Nay, as they dare. I will bite my thumb at them, which is a disgrace to them, if they bear it. (bites his thumb) (1.1.36)

Biting your thumb—placing a thumb behind your front top teeth and then flicking it out—is a symbolic gesture similar to “flipping someone off.” The action is a silent and immature way to insult someone and could be interpreted as an invitation to violence. In this quote, Shakespeare reveals that the young men involved in the feud between the Capulets and the Montagues, Sampson in particular, are immature and “looking for a fight.”

ABRAM: Do you bite your thumb at us, sir?
SAMPSON: (aside to GREGORY) Is the law of our side if I say “ay”?
GREGORY: (aside to SAMPSON) No.
SAMPSON: No, sir. I do not bite my thumb at you, sir, but I bite my thumb, sir. (1.1.39–42)

Abram understands the symbolic meaning behind Sampson’s biting his thumb and takes offense at the gesture. But Sampson, once he realizes he may be in legal trouble if he admits to the insult—for such an action would constitute inciting a fight—cowardly denies he was biting his thumb at Abram. Such a scene reveals the false bravado of these foolish young men.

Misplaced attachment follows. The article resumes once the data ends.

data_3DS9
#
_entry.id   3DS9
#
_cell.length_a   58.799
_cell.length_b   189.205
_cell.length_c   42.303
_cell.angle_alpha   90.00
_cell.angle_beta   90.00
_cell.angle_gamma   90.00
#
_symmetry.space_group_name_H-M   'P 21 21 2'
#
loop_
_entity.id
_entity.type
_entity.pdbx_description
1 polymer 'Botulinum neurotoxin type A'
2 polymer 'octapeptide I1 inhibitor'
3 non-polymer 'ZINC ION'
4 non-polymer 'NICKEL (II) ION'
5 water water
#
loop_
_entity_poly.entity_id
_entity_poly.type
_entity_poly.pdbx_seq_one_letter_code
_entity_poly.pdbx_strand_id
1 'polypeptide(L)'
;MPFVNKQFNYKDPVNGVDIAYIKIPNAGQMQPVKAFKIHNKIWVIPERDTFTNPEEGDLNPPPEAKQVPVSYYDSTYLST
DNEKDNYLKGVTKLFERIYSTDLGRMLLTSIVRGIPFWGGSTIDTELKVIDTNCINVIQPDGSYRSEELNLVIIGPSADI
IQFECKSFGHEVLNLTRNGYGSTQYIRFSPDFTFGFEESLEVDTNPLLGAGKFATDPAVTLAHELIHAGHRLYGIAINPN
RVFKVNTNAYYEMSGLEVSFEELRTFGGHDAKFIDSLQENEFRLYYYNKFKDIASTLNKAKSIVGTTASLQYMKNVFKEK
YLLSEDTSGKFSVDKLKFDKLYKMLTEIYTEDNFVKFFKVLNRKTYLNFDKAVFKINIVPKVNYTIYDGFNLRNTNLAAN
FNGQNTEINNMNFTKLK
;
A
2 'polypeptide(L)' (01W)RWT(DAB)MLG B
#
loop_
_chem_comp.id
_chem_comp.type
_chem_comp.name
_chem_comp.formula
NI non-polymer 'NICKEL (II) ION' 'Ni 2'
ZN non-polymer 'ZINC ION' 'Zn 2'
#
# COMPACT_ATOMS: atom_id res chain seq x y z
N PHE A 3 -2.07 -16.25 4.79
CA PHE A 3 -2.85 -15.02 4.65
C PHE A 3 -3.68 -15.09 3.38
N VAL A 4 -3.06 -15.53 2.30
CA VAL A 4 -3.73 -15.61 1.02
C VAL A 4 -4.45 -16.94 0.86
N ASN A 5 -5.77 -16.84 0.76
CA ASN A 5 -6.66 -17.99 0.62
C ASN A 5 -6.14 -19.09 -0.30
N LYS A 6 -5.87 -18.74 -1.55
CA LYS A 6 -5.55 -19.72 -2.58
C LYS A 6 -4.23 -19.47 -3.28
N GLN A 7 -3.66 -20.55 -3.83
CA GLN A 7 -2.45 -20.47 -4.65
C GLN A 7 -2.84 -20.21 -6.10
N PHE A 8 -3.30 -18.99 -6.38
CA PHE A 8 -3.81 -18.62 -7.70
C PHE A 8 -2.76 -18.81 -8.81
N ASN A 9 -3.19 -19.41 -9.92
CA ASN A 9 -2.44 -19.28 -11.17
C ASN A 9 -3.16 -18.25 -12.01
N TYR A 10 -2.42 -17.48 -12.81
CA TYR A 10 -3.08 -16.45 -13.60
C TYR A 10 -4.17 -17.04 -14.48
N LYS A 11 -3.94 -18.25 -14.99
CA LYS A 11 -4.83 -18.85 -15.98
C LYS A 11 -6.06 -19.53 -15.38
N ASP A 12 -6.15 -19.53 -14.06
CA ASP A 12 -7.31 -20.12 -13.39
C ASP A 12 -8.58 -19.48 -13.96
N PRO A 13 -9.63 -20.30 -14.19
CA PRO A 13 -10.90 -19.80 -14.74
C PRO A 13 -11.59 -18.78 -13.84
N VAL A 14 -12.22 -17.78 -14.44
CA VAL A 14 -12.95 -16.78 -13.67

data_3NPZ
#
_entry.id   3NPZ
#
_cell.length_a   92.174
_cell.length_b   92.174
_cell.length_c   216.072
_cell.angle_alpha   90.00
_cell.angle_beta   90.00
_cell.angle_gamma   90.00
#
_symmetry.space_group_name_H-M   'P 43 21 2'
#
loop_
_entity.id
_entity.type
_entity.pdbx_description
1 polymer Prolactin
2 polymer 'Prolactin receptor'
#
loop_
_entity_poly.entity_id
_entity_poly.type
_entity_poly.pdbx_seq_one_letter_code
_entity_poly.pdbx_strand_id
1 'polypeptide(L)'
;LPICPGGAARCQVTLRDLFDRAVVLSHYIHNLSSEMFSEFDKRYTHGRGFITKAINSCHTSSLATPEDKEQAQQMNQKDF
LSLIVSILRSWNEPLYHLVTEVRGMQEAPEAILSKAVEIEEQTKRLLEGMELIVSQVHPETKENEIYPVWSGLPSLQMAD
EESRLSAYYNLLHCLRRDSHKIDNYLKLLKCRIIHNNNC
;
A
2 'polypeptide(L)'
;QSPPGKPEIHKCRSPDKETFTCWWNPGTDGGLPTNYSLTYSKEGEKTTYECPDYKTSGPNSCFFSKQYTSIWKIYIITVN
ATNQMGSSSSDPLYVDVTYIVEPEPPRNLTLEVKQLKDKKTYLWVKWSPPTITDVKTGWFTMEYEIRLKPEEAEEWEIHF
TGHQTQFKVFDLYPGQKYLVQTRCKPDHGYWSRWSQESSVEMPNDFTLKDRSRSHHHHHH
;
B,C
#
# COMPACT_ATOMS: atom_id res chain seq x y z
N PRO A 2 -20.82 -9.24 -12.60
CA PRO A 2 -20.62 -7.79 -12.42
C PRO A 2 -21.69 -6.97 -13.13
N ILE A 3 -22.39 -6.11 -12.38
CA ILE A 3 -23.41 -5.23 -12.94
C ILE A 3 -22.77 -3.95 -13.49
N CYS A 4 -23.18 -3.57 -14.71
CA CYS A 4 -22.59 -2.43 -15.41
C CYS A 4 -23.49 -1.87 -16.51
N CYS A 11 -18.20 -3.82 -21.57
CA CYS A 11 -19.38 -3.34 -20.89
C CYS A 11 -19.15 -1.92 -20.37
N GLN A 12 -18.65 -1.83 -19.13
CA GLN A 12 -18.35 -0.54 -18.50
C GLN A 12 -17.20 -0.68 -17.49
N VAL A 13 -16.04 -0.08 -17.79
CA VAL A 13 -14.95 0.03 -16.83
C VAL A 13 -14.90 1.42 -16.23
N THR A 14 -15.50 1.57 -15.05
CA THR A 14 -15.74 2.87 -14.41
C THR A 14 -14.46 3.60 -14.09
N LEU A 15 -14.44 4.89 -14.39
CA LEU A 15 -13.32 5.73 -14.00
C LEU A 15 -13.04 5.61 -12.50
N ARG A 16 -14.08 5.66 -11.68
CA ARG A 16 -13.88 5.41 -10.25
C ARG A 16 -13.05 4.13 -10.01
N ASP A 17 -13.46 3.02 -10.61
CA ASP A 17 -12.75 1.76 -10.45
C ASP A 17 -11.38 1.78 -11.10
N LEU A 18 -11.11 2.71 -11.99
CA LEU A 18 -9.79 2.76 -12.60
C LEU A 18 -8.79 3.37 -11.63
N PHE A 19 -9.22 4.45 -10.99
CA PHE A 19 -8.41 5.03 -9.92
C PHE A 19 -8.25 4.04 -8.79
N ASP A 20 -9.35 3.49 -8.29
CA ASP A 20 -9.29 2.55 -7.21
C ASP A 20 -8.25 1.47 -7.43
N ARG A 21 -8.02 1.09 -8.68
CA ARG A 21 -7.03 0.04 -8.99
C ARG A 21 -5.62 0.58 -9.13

SAMPSON: But if you do, sir, I am for you. I serve as good a man as you.
ABRAM: No better.
SAMPSON: Well, sir.
GREGORY (aside to SAMPSON): Say “better.” Here comes one of my master’s kinsmen.
SAMPSON: (to ABRAM) Yes, better, sir.
ABRAM: You lie.
SAMPSON: Draw, if you be men. (1.1.47–53)

At first, Sampson agrees that his master is no better than Abram’s master. But once Gregory and Sampson know they will outnumber the Capulets’ men, they collude to goad Abram into a fight by having Sampson change his tune and say his master is better. This juvenile taunt is similar to Sampson’s biting his thumb at Abram earlier and shows how immature and foolish the Capulet–Montague feud is.